Without missing a beat Heath replied: "Yes, but there’s a second kind of reader. There’s the social isolate- the child who from an early age felt very different from everyone around him. This is very, very difficult to uncover in an interview. People don’t like to admit that they were social isolates as children. What happens is you take that sense of being different into an imaginary world. But that world, then is a world you can’t share with the people around you- because it’s imaginary. And so the important dialogue in your life is with the authors of the books you read. Though they aren’t present, they become your community.”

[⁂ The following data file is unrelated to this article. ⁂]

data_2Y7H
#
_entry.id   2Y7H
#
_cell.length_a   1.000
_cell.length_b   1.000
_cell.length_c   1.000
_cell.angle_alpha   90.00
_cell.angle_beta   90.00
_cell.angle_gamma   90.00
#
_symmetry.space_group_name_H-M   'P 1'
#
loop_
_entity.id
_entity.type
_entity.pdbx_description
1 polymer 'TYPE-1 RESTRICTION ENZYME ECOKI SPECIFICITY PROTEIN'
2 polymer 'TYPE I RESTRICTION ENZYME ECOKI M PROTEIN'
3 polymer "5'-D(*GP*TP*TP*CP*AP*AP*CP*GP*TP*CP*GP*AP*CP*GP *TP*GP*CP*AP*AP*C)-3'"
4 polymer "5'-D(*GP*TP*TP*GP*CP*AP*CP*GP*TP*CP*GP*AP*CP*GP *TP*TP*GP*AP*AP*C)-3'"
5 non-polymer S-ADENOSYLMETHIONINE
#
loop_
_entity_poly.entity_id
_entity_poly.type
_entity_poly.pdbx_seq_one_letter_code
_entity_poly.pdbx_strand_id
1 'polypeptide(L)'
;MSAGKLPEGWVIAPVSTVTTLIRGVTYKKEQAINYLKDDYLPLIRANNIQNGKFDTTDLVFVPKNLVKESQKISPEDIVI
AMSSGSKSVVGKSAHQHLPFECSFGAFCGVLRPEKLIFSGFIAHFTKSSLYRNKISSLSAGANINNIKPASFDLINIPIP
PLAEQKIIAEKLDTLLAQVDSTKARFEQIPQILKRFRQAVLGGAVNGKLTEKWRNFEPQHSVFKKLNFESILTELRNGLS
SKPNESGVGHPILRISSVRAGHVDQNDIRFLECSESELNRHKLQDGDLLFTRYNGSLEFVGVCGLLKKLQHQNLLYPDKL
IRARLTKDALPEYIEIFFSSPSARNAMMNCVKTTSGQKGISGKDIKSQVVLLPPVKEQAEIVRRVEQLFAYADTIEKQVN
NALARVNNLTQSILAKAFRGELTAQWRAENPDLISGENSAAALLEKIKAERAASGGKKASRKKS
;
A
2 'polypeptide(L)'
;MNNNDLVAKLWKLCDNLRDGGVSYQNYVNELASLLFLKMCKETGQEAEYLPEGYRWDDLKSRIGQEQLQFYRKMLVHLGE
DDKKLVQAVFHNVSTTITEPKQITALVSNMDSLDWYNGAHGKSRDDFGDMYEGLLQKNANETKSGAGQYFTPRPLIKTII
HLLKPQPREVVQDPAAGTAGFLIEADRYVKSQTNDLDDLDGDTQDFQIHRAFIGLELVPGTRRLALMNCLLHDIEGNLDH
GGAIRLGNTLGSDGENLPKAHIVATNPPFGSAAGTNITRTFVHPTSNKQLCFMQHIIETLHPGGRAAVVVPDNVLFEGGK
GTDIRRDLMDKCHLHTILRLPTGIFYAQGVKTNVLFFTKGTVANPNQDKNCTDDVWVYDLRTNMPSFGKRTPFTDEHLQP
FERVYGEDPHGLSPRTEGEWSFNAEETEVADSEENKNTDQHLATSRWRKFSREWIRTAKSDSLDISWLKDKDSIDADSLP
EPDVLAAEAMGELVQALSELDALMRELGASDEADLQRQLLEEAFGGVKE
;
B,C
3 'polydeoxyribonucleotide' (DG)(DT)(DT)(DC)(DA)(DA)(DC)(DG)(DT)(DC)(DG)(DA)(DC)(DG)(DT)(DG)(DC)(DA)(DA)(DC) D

Pride compels me, here, to draw a distinction between young fiction readers and young nerds. The classic nerd, who finds a home in facts or technology or numbers, is marked not by a displaced sociability but by an antisociability. Reading does resemble more nerdy pursuits in that it’s a habit that both feeds on a sense of isolation and aggravates it. Simply being a “social isolate” as a child does not, however, doom you to bad breath and poor party skills as an adult. In fact, it can make you hypersocial. It’s just that at some point you’ll begin to feel a gnawing, almost remorseful need to be alone and do some reading -- to reconnect to that community.
-- From the essay Why Bother, in Jonathan Franzen's How To Be Alone --
Have a great Tuesday!